Here’s how the government wants to spend $2 trillion to protect the economy from coronavirus’ effects

    Here’s how the government wants to spend $2 trillion to protect the economy from coronavirus’ effects

    Washington DC Capitol BuildingWashington DC Capitol Building



    Jonathan Ernst/Reuters


    • The Senate’s $2 trillion spending package will employ historic amounts of government cash to combat the coronavirus and its economic fallout.
    • Legislators unveiled the fiscal stimulus plan Wednesday evening after days of blockages and hurried negotiations.
    • The bill finally passed the Senate on Wednesday evening by a vote of 96-0. It now heads to the House of Representatives before making it to President Trump’s desk. 
    • Here’s where the Coronavirus Aid, Relief, and Economic Security Act or the ”CARES Act,” allocates its massive sum, from direct payments for Americans to nearly $1 trillion in wide-ranging business aid.
    • Visit Business Insider’s homepage for more stories.

    A $2 trillion spending bill will release unprecedented amounts of aid to combat the coronavirus’s effects across the US economy.

    Senators unveiled the full text of the Coronavirus Aid, Relief, and Economic Security Act or “CARES Act” on Wednesday evening after days of blockages and negotiation between leaders in Congress and the White House. The approximately $2 trillion sum arrives as the coronavirus spreads throughout the nation and measures to restrict contagion rapidly slow economic activity.

    The stimulus package went through several iterations before the Senate voted on the CARES Act on Wednesday evening at around 11 p.m. Eastern Time. The amendments voted on included changes to unemployment insurance provisions introduced by Republican Sen. Ben Sasse of Nebraska. 

    The legislation passed the Senate by a vote of 96-0 on Wednesday evening. It now heads to the House of Representatives before making it to President Trump’s desk. 

    Here’s where the bill will allocate its funds, from corporate loans to direct payments for Americans.

    Nearly half of the bill’s total aid is set aside for business loans.

    Grounded Planes Delta Air Lines



    David McNew/Getty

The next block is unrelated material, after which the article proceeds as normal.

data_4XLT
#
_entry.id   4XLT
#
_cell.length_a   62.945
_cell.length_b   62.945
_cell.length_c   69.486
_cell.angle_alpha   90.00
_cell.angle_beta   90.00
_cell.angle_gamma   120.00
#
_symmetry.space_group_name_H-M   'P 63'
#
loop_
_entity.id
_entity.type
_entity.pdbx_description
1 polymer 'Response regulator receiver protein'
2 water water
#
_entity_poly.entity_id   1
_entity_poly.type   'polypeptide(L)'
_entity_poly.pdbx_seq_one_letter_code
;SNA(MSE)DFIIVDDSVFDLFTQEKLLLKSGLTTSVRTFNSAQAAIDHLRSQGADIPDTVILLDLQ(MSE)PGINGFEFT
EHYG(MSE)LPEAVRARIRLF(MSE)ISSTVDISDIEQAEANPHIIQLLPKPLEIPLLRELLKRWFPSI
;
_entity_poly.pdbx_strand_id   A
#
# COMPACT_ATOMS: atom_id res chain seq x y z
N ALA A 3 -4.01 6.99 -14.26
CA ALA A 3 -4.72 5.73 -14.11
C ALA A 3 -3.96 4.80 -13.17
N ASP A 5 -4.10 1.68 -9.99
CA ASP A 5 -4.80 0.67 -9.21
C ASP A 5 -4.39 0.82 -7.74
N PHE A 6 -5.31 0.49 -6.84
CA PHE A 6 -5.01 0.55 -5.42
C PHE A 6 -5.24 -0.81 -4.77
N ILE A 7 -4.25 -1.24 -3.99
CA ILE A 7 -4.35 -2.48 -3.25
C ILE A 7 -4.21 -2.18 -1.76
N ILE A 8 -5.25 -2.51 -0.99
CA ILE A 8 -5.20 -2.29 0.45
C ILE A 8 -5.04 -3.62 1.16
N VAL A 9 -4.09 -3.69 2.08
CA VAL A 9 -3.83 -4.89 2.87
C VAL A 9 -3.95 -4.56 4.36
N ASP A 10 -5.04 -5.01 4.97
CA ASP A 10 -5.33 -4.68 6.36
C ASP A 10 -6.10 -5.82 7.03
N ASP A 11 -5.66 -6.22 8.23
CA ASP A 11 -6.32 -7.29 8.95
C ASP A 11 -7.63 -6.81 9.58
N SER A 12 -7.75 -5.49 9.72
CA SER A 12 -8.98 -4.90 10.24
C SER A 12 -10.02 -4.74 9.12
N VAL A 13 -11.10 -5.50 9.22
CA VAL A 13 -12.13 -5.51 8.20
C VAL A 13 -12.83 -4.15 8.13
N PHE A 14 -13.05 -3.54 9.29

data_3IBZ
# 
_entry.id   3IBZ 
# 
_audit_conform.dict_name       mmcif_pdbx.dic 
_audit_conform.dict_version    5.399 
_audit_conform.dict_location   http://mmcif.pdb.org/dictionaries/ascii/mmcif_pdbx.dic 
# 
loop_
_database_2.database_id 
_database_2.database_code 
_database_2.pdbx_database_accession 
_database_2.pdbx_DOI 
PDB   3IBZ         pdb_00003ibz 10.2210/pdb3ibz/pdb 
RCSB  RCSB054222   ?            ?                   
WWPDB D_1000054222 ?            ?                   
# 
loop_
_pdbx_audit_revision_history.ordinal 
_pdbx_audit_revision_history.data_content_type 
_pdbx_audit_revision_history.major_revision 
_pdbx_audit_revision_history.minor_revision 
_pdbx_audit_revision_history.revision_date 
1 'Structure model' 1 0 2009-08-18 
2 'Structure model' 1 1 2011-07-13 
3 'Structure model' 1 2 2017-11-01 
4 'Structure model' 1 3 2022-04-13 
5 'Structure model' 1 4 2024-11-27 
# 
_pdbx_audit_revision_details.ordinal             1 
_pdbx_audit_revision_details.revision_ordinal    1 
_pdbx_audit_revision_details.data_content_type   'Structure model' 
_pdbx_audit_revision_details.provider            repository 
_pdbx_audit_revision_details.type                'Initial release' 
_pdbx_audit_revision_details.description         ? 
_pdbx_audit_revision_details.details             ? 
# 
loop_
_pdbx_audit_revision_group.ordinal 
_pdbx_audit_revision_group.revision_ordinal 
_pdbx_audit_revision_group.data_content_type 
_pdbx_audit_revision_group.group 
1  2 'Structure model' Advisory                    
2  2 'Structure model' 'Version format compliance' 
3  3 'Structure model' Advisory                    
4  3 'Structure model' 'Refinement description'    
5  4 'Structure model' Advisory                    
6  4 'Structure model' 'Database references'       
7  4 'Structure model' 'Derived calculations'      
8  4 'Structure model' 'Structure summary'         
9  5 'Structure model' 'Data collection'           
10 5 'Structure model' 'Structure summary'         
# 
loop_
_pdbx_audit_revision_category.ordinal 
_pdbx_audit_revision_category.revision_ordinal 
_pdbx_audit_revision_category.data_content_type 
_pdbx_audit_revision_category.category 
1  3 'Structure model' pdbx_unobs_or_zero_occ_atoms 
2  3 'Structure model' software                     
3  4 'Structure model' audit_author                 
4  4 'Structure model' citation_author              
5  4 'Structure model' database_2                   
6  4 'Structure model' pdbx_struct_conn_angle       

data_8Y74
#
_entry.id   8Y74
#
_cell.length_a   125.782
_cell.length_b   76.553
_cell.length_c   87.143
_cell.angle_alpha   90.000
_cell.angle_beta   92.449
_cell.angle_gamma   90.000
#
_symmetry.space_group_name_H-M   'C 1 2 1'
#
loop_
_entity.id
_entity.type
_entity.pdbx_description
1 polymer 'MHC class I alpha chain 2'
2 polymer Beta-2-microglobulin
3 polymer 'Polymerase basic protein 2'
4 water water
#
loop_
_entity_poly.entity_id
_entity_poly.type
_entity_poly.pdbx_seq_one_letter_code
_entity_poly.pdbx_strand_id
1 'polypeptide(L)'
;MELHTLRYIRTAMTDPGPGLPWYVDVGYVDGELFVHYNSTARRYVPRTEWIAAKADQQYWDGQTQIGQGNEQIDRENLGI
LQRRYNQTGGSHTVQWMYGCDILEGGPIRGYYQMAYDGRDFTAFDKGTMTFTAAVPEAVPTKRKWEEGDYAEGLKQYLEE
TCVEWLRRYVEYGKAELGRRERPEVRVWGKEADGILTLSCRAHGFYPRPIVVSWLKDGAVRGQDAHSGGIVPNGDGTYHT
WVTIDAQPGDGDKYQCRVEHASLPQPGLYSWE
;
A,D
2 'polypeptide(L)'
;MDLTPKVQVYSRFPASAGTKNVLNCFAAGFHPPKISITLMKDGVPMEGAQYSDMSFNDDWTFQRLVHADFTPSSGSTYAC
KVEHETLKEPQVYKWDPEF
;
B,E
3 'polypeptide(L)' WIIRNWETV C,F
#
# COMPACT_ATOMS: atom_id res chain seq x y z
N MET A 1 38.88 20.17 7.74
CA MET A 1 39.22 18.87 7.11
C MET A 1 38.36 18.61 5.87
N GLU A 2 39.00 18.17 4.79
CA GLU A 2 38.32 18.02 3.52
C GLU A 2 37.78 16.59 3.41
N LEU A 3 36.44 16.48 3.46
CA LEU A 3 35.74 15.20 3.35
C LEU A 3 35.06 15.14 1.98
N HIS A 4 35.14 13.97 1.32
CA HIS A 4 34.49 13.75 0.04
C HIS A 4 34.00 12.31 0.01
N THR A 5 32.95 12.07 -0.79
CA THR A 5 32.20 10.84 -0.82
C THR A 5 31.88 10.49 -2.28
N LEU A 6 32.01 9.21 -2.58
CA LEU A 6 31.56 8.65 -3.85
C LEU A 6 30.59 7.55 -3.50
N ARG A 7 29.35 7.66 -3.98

Struggling companies can draw from a $500 billion pool, though companies receiving emergency funds face several restrictions. Participating companies are banned from issuing stock buybacks or paying dividends until one year after they pay back their loans. Recipient firms will also be forced to limit executive compensation.

    Trump has repeatedly hinted that much of the aid will flow to Boeing, which has seen its stock price tumble as much as 72% from mid-February highs.

    Read more: The ‘trade of the century’: 2 hedge-fund managers break down a simple investing strategy built to profit from wreckage caused by the coronavirus

    The legislation further includes $50 billion specifically set aside for passenger air carriers. The industry is among the hardest hit by the virus, as containment measures cut into domestic travel and limited international flights.

    Small businesses, or companies with 500 employees or less, will get $367 billion. The firms will be encouraged to maintain payroll, and costs including mortgage interest, rent, and utilities may be forgiven if certain requirements are met.

    The Treasury Department will disclose terms for loans made to all firms, while a new inspector general will oversee the offerings.

    State and local governments will receive up to $150 billion worth of loans.

    Direct payments to lower- and middle-income Americans will reach $1,200 for each adult and $500 for each child younger than 17.

    steve mnuchin coronavirus washington dc



    Alex Wong/Getty Images


    Sums will be delivered through direct deposit if such information was included in individuals’ tax returns, and otherwise reach Americans in the form of a mailed check.

    Payments will be available for single filers who made less than $75,000 per year and married households taking in less than $150,000. The total amounts paid decline by $5 for every $100 in annual income above the set levels. The Treasury will refer to either 2018 or 2019 tax returns for income information.

    Read more: Morgan Stanley studied decades of recession history to compile a playbook for what to buy during and after a stock bear market — and when to do it

    The payments won’t be available for those without social security numbers or for nonresidents. Those without income or whose only income comes from benefit programs are still eligible for payments.

    You can read the full text of the bill below:

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